In addition to this, probiotics given with antibiotics may greatly reduce the risk of developing a Clostridium difficile (CD) infection. CD are potentially dangerous bacteria that can multiply and cause a life-threatening infection if the balance of gut bacteria is disturbed by antibiotics.
Probiotics are thought to directly kill or inhibit the growth of harmful bacteria, stopping them producing toxic substances that can make us ill.
There’s some evidence that probiotics can shorten a period of persistent diarrhoea by about a day.
The strain Lactobacillus rhamnosus GG appears to help children with gastroenteritis caused by a rotavirus, and may also help people with traveller's diarrhoea.
However, the evidence isn’t yet strong enough to make any treatment recommendations.
Some babies born prematurely are at risk of a serious condition called necrotising enterocolitis (NEC) – this is when tissues in the baby's gut become inflamed and start to die.
There's some evidence that probiotics can reduce the likelihood of premature babies contracting NEC.
Probiotics may help reduce abdominal bloating and flatulence in some people with IBS, and they may help relieve pain and provide general relief.
This is supported by a 2010 Cochrane review – however, we don't yet know the extent of the benefits, nor the most effective probiotic species and strain.
Probiotics won't work for everyone with IBS, but if you want to try them, the National Institute for Health and Care Excellence (NICE) recommends taking them for at least four weeks, at a dose recommended by the manufacturer.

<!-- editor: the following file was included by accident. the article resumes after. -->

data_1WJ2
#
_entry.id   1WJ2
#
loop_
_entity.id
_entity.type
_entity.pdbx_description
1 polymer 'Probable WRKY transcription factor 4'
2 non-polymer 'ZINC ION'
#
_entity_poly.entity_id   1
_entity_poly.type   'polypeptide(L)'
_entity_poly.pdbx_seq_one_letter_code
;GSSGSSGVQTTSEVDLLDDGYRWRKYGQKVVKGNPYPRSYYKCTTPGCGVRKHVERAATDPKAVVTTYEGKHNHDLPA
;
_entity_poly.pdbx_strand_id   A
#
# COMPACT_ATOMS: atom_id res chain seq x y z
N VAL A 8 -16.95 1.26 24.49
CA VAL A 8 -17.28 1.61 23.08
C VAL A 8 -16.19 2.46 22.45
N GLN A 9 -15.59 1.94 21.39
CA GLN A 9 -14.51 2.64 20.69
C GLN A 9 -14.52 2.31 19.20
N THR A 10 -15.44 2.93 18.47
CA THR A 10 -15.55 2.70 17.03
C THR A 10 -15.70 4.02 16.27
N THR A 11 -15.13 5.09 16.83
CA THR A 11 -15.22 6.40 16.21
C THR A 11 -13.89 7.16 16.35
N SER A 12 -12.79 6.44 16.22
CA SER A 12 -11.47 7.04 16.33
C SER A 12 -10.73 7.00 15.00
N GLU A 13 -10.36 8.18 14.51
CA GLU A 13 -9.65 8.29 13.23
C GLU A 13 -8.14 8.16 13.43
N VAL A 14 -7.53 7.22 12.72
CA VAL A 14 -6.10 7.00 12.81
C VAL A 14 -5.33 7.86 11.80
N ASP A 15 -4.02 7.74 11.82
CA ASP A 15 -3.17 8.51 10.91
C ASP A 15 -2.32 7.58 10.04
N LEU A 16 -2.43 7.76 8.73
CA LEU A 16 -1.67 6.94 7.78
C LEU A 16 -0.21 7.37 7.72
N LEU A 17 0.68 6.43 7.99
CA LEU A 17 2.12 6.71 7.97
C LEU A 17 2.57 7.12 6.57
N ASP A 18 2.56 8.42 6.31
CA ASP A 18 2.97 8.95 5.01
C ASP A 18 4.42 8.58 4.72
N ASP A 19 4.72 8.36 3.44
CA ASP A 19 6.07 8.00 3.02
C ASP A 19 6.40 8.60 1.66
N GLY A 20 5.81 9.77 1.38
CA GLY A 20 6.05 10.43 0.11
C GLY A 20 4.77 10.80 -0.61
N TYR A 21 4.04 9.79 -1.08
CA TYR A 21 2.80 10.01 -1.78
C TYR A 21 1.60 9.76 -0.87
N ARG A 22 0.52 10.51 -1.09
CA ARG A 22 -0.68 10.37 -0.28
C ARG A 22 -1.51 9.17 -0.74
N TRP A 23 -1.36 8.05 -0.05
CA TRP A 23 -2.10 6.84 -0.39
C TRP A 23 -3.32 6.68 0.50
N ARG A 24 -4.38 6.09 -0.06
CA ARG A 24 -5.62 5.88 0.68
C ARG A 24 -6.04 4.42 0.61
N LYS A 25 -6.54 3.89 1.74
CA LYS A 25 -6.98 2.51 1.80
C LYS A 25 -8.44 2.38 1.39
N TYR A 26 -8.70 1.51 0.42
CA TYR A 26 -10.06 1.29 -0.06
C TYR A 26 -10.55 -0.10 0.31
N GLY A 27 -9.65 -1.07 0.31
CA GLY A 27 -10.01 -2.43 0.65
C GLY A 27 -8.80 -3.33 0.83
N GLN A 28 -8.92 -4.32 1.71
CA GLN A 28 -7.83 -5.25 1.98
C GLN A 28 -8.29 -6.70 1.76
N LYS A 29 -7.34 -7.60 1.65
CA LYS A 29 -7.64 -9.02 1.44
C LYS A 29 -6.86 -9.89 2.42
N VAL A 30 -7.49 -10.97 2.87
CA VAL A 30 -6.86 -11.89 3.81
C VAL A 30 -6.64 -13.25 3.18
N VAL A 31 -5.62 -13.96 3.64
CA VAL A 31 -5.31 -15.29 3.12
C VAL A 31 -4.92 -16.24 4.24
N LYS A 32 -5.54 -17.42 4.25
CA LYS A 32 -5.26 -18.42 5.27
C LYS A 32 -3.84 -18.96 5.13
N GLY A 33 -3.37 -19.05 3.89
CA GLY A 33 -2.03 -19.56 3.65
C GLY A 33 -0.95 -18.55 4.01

Lactose intolerance is a common digestive problem, when the body is unable to digest lactose (a type of sugar found mainly in milk and dairy products).
It's usually the result of a lactase deficiency. Lactase is an enzyme (protein) normally produced in your small intestine. It is needed to break down lactose and to enable you to digest milk.
Lactobacillus acidophilus is thought to help with the digestion and absorption of lactose by producing lactase.
Research on the effects of probiotics on lactose intolerance is in the pipeline. However, in the meantime, people with lactose intolerance may wish to try probiotic preparations (not yoghurts) of Lactobacillus acidophilus to see if they help relieve symptoms. Learn how to manage lactose intolerance.
Some people with ulcerative colitis need to have part of their bowel removed and a loop of bowel constructed in its place. This loop, or pouch, can become inflamed (possibly due to an imbalance of bacteria), leading to diarrhoea and other problems. This inflammation is known as "pouchitis".